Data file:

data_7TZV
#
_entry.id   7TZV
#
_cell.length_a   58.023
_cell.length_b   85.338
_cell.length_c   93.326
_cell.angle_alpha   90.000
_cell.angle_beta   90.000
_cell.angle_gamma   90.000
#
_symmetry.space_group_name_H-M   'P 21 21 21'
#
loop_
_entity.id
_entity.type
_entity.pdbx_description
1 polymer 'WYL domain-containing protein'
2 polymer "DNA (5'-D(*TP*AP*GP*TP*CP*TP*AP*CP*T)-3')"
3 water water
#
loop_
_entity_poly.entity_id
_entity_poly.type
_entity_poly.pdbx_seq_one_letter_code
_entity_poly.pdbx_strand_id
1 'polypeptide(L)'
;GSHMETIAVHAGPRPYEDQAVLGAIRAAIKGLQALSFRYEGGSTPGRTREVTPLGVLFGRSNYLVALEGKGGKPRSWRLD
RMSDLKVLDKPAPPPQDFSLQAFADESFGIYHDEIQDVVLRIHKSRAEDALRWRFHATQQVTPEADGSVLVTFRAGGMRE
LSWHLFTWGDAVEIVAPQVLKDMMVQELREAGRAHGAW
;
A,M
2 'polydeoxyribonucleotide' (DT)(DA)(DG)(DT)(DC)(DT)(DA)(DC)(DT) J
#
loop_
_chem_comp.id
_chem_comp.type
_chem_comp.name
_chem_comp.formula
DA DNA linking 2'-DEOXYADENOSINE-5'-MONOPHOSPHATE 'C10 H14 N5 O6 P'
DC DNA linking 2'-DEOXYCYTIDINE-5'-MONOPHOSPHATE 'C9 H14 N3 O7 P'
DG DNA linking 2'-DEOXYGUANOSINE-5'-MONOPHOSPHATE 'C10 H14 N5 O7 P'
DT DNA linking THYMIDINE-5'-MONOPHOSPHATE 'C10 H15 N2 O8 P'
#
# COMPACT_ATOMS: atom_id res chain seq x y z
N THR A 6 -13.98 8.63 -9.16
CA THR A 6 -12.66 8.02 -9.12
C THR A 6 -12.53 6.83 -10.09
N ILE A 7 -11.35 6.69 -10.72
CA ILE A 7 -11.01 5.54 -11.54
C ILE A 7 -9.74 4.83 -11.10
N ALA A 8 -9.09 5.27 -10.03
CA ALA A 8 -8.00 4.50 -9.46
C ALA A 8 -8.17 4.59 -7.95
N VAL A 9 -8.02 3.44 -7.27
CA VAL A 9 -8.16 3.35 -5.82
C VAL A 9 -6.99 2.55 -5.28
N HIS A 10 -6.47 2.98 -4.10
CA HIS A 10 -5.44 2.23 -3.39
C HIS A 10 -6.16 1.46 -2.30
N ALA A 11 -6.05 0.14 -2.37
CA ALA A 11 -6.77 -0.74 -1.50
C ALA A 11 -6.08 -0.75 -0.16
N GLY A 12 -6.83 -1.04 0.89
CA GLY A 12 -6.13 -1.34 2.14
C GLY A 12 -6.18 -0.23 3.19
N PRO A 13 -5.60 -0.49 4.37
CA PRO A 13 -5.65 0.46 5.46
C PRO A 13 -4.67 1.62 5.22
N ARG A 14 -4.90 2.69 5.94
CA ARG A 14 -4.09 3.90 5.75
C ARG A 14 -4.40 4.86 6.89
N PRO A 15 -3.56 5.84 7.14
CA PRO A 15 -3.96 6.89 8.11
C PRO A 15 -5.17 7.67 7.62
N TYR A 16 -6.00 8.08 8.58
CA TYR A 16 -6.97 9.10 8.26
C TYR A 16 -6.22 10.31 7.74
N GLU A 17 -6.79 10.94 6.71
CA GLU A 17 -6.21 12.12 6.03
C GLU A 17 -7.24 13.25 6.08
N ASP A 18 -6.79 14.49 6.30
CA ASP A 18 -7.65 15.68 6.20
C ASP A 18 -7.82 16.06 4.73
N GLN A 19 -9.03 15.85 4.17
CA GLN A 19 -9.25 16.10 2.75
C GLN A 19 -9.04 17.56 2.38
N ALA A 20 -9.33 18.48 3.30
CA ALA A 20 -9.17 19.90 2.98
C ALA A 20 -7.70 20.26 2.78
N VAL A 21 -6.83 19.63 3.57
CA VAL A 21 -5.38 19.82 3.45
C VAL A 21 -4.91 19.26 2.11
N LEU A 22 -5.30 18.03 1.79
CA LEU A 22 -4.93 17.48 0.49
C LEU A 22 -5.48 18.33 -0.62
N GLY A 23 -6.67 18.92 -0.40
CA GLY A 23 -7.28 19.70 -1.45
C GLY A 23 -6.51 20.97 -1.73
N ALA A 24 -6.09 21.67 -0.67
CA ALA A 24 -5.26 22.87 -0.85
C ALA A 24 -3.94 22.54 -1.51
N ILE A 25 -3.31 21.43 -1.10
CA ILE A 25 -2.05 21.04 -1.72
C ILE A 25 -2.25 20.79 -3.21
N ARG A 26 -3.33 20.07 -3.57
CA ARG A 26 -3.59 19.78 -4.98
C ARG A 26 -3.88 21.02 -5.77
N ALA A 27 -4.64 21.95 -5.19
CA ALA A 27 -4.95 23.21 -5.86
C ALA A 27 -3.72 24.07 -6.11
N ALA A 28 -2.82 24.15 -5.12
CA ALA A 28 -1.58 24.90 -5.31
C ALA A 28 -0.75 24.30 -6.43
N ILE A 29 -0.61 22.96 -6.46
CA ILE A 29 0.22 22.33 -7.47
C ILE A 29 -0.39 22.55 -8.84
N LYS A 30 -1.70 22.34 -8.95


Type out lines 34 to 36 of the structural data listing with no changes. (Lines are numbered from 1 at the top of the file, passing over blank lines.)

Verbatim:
#
loop_
_chem_comp.id